Monday, December 9, 2013

Analysis finds IPCC exaggerates effect of CO2 on climate by 40% to 50% in comparison to observations

A post today by climate scientist and modeller Nic Lewis at Climate Audit shows that the IPCC has exaggerated the climate sensitivity to CO2 by 40 to 50% in comparison to observations. 

Does the observational evidence in AR5 support its/the CMIP5 models’ TCR ranges?

A guest post by Nic Lewis, Climate Audit, 12/9/13
Steve McIntyre pointed out some time ago, here, that almost all the global climate models around which much of the IPCC’s AR5 WGI report was centred had been warming faster than the real climate system over the last 35-odd years, in terms of the key metric of global mean surface temperature. The relevant figure from Steve’s post is reproduced as Figure 1 below.
Fig.1 TCR post CMIP5 79-13 temp trends_CA24Sep13
Figure 1 Modelled versus observed decadal global surface temperature trend 1979–2013

Temperature trends in °C/decade. Models with multiple runs have separate boxplots; models with single runs are grouped together in the boxplot marked ‘singleton’. The orange boxplot at the right combines all model runs together. The default settings in the R boxplot function have been used. The red dotted line shows the actual increase in global surface temperature over the same period per the HadCRUT4 observational dataset.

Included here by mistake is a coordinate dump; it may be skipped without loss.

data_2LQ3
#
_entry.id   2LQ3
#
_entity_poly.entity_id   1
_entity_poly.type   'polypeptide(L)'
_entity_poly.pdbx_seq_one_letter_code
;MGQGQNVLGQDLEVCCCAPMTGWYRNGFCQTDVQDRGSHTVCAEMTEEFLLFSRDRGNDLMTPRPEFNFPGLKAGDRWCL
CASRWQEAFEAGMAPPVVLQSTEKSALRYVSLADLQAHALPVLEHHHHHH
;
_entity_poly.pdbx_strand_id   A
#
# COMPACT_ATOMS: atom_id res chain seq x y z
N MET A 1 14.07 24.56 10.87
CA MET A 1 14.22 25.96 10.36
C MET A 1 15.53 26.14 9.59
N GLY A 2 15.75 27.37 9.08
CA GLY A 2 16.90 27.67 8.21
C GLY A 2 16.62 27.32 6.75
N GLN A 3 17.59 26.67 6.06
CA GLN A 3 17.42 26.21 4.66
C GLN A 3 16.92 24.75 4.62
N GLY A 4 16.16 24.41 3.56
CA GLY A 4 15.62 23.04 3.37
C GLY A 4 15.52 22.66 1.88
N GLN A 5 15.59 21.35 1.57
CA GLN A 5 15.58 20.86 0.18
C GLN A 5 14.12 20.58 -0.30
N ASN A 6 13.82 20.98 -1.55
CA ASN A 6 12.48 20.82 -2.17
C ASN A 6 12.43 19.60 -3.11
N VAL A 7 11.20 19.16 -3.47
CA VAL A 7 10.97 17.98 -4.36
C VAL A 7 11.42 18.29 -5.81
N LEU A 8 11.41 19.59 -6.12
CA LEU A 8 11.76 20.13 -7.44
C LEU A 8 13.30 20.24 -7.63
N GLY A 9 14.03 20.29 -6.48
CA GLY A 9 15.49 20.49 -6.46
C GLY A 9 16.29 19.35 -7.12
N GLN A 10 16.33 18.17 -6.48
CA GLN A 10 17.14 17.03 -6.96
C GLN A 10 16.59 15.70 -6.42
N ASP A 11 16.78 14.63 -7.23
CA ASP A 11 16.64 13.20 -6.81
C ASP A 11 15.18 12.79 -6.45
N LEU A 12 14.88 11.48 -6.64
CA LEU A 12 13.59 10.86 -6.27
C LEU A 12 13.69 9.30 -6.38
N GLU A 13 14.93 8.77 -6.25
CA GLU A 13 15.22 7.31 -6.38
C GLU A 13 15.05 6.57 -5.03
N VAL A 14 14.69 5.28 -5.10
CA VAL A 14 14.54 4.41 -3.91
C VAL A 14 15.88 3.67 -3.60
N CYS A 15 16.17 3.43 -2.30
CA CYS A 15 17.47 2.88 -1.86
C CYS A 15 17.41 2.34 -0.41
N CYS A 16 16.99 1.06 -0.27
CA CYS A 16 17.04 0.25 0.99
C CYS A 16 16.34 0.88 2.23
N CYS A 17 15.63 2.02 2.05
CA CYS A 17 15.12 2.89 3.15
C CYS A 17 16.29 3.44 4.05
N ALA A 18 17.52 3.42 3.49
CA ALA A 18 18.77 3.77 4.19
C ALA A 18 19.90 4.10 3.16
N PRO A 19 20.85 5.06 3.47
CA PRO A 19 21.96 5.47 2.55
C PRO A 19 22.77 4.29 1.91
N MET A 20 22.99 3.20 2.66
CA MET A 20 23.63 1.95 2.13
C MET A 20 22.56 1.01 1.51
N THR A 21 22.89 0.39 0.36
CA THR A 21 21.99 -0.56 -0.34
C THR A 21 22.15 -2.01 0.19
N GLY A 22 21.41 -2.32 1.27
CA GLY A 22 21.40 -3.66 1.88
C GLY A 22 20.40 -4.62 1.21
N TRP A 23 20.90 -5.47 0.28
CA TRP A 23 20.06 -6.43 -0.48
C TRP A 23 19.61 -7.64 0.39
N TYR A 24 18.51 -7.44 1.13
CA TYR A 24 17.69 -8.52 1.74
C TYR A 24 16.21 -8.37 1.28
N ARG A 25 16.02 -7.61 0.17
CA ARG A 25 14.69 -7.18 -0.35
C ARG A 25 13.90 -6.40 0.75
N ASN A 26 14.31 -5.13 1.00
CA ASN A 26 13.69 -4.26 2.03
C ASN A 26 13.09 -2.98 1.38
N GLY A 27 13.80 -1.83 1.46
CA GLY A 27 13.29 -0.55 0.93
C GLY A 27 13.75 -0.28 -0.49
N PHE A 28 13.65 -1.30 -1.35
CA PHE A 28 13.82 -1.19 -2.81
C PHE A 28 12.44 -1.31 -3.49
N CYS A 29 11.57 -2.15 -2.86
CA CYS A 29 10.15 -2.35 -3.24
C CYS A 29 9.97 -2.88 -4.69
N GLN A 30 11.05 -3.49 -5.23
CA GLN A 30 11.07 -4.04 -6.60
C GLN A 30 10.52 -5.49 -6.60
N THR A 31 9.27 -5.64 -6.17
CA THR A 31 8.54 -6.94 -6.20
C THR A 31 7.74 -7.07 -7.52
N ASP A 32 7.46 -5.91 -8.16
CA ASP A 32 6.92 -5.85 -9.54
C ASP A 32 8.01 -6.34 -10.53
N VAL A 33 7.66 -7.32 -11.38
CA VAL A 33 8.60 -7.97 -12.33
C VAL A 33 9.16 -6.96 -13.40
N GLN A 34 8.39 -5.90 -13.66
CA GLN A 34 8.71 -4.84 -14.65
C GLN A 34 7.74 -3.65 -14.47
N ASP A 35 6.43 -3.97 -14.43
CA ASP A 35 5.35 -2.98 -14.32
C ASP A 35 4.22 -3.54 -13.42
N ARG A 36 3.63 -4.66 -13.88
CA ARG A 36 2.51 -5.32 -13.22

Transient climate response
Virtually all the projections of future climate change in AR5 are based on the mean and range of outcomes simulated by this latest CMIP5 generation of climate models (AOGCMs). Changes in other variables largely scale with changes in global surface temperature. The key determinant of the range and mean level of projected increases in global temperature over the rest of this century is the transient climate response (TCR) exhibited by each CMIP5 model, and their mean TCR. Model equilibrium climate sensitivity (ECS) values, although important for other purposes, provide little information regarding surface warming to the last quarter of this century beyond that given by TCR values.
TCR represents the increase in 20-year mean global temperature over a 70 year timeframe during which CO2 concentrations, rising throughout at 1% p.a. compound, double. More generally, paraphrasing from Section 10.8.1 of AR5 WG1,TCR can be thought of as a generic property of the climate system that determines the global temperature response ΔT to any gradual increase in (effective) radiative forcing (ERF – see AR5 WGI glossary, here ) ΔF taking place over a ~70-year timescale, normalised by the ratio of the forcing change to the forcing due to doubling CO2, F2xCO2: TCR = F2xCO2 ΔT/ΔF. This equation permits warming resulting from a gradual change in ERF over a 60–80 year timescale, at least, to be estimated from the change in ERF and TCR. Equally, it permits TCR to be estimated from such changes in global temperature and in ERF.